Senate OKs resolution to ratify treaty banning nukes on 2nd reading
MANILA, Philippines — The Senate on Wednesday adopted on second reading a resolution that would express the chamber’s concurrence in the ratification of the Treaty on the Prohibition of Nuclear Weapons (TPNW).
No senator objected when Senate Majority Leader Juan Miguel Zubiri moved to adopt Senate Resolution No. 620, expressing the Senate’s concurrence to the ratification of the international pact.
The Senate is expected to approve the resolution on the final reading next Monday.
The treaty prohibits state parties from “developing, testing, producing, manufacturing, transferring, possessing, stockpiling, using or threatening to use nuclear weapons; assisting, encouraging or inducing anyone to engage in said activities; and allowing nuclear weapons to be stationed, installed or deployed in their respective territories.”
“This mechanism can be likened to the effects of ‘herd immunity’—a term which we now know and understand—that if enough States are resistant to nuclear weapon use, its abuse and disuse have no more place to go,” Sen. Aquilino “Koko” Pimentel III, chair of the Senate foreign relations panel, said in endorsing the resolution for plenary approval.
“And while not every single State is immune to nuclear use, the community of nations as a whole has protection,” he added.
According to Pimentel, countries which could potentially be affected by nuclear weapons use and testing “have much to gain from the TPNW’s provisions on victim assistance and environmental remediation.”
Before the chamber approved the resolution on second reading, Senate Minority Leader Franklin Drilon questioned why the five nuclear power states—United States, United Kingdom, France, Russia, China—are not signatory to the treaty.
To date, at least 52 countries have ratified the pact, Pimentel noted.
“They are the ones in possession of nuclear weapons. The five permanent members of the United Nations, which have nuclear weapons, are not bound by this treaty,” Drilon said.
Pimentel explained that under the treaty, the five nuclear power states are not allowed to ask a signatory state for the use of its territory or area under its jurisdiction for the transit as well as the temporary storage and travel of nuclear weapons and other nuclear explosive devices.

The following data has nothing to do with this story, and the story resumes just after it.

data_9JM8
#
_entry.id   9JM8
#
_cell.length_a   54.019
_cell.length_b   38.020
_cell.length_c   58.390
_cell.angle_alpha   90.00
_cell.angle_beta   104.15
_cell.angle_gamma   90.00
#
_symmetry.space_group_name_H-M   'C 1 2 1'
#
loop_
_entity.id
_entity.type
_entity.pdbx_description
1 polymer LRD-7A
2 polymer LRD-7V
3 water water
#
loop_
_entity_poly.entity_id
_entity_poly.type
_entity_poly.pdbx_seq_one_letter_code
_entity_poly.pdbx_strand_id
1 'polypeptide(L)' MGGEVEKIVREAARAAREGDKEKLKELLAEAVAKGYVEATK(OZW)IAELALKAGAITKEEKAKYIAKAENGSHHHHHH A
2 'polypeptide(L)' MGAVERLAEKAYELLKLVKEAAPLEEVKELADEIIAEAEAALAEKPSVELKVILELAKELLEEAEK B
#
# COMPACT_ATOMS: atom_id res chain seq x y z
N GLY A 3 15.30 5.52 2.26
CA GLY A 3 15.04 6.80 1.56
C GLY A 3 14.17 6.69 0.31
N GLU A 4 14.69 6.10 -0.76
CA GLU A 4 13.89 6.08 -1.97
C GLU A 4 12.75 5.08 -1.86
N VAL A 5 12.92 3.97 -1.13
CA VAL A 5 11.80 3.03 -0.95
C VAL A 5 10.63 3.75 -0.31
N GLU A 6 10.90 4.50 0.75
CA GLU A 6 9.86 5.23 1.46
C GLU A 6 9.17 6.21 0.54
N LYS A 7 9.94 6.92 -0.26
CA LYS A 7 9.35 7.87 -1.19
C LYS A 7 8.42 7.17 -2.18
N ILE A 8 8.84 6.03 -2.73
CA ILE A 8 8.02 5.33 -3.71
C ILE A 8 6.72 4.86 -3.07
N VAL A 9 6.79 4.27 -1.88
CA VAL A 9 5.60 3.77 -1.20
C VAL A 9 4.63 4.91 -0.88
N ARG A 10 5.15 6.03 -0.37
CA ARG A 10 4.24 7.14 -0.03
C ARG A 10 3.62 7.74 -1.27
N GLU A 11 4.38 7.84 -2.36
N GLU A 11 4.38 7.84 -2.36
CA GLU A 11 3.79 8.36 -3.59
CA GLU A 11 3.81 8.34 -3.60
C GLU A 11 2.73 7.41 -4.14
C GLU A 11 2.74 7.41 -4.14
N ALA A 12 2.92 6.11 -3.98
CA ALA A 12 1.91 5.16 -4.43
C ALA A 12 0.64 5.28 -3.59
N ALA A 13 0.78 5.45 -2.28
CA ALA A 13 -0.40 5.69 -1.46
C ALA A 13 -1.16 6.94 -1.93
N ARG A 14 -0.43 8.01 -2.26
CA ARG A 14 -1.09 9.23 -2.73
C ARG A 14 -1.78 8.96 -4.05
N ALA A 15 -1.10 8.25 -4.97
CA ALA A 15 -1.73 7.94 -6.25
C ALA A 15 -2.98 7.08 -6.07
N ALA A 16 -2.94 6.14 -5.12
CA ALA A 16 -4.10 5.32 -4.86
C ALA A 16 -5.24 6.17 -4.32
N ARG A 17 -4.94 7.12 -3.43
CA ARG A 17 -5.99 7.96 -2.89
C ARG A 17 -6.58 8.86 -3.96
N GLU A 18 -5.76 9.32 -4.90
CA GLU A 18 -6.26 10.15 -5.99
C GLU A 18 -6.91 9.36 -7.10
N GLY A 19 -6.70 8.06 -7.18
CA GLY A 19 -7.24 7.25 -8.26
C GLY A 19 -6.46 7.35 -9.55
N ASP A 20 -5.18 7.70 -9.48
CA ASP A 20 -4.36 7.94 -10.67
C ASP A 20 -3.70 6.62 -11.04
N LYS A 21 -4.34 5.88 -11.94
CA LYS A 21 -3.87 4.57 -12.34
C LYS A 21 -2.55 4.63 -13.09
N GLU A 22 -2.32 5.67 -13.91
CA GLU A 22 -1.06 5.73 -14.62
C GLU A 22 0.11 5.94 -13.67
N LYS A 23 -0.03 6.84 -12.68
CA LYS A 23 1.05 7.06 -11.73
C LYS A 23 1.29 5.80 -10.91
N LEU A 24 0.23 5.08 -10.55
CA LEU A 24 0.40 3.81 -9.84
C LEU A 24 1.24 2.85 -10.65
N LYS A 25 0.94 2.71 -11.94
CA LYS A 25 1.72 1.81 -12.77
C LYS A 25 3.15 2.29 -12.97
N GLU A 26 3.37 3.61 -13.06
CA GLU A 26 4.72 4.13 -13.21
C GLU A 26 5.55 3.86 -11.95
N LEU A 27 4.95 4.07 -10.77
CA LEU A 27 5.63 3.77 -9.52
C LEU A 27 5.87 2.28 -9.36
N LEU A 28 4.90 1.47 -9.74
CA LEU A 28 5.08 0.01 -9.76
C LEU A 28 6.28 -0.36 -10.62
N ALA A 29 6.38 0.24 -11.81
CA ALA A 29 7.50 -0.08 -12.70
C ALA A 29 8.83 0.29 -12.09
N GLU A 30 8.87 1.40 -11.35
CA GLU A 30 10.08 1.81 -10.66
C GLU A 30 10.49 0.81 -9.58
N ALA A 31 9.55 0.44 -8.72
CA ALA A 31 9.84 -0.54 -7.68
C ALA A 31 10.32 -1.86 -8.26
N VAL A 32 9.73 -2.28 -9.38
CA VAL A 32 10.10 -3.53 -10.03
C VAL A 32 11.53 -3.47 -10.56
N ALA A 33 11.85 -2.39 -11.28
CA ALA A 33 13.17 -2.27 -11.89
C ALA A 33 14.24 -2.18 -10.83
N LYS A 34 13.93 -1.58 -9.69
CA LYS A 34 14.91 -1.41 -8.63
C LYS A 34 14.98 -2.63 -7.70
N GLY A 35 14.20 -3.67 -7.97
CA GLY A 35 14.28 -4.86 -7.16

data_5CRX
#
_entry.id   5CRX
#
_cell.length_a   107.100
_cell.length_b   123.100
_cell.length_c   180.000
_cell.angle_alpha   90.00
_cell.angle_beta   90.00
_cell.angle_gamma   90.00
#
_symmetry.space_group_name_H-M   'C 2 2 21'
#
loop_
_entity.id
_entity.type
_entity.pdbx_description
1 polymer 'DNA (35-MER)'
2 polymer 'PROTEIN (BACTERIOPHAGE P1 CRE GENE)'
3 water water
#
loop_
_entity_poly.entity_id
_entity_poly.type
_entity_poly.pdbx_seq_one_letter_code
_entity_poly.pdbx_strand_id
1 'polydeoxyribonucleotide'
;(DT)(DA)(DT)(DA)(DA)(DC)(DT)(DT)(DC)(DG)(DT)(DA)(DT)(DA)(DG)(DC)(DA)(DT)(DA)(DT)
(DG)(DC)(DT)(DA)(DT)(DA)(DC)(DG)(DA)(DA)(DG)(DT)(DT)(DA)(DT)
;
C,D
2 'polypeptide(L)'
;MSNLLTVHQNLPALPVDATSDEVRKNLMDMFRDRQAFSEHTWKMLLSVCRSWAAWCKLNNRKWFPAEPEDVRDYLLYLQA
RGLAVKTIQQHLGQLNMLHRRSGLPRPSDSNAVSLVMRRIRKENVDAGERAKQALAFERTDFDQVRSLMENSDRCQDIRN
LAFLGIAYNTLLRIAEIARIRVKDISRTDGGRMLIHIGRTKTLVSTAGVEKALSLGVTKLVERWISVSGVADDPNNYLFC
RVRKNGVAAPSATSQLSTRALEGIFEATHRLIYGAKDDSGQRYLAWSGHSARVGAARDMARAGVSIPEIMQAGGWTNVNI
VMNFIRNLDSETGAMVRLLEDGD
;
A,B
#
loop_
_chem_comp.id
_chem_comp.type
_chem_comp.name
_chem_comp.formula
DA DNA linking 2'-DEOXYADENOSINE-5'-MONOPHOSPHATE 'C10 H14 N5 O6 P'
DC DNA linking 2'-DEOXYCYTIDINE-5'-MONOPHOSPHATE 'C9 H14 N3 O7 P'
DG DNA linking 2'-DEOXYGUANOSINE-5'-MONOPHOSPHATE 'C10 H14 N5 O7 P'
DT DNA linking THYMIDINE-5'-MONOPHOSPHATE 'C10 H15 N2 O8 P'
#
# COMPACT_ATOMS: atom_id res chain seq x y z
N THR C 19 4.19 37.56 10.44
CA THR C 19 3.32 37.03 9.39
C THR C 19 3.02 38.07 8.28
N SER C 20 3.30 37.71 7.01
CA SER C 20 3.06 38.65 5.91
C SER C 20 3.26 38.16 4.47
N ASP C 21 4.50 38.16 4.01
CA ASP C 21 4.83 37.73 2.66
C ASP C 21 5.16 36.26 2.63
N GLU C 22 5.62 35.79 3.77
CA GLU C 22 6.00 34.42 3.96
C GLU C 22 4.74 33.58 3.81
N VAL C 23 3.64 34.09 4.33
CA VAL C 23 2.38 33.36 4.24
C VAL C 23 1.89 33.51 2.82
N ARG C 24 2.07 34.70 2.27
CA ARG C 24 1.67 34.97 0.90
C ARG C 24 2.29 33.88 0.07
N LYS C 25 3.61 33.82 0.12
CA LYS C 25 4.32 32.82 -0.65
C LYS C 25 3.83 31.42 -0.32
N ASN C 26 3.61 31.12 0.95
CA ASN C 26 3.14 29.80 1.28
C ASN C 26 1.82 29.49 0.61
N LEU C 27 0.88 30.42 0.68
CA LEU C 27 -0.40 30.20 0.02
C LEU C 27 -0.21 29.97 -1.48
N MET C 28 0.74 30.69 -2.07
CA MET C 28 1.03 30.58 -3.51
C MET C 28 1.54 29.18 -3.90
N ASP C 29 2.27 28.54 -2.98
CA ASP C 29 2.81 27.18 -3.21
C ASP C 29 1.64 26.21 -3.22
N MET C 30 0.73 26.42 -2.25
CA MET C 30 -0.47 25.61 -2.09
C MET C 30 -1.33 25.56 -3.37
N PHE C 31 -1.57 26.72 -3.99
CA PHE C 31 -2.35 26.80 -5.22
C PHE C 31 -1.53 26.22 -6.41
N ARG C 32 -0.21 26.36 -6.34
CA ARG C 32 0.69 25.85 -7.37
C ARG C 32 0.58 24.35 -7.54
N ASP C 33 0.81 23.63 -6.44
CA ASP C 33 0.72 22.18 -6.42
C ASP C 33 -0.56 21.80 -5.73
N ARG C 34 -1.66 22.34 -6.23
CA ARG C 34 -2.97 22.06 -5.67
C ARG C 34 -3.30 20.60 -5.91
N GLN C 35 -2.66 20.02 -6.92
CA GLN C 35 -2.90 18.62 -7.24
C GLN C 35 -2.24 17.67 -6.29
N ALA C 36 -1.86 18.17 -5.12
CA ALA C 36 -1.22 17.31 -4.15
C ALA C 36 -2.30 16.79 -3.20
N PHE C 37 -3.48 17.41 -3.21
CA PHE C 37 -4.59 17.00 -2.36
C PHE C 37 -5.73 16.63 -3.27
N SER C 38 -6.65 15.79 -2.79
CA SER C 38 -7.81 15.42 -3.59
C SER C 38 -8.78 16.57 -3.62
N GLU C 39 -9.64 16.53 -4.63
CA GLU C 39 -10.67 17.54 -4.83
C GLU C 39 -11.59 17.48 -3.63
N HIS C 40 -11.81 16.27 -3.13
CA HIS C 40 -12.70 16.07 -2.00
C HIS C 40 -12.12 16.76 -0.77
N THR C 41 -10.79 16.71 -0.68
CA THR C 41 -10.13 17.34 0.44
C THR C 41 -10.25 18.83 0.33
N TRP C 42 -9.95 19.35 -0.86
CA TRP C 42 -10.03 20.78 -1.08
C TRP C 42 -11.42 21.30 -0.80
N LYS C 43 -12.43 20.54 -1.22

“I borrowed the concept of herd immunity to show that the nuclear power states are now surrounded by countries which are signatory to this treaty calling for the prohibition of nuclear weapons and we strengthen such a call if we because the treaty is now in effect,” Pimentel said.
“So in effect, dahan-dahan nating pinapakita na we are not cooperating with any activity related to nuclear weapons or nuclear explosive devices,” he added.
Adopted during a United Nations conference on July 7, 2017, the treaty was signed by then Foreign Secretary Alan Peter Cayetano on September 20, 2017.
President Rodrigo Duterte ratified the treaty more than three years later, on November 18, 2020, and then submitted it to the Senate for concurrence.
The 1987 Constitution requires concurrence by at least two-thirds of the 24-member Senate before any international agreement that the Philippines signs become binding.
Subscribe to our global nation newsletter
Subscribe to INQUIRER PLUS to get access to The Philippine Daily Inquirer & other 70+ titles, share up to 5 gadgets, listen to the news, download as early as 4am & share articles on social media. Call 896 6000.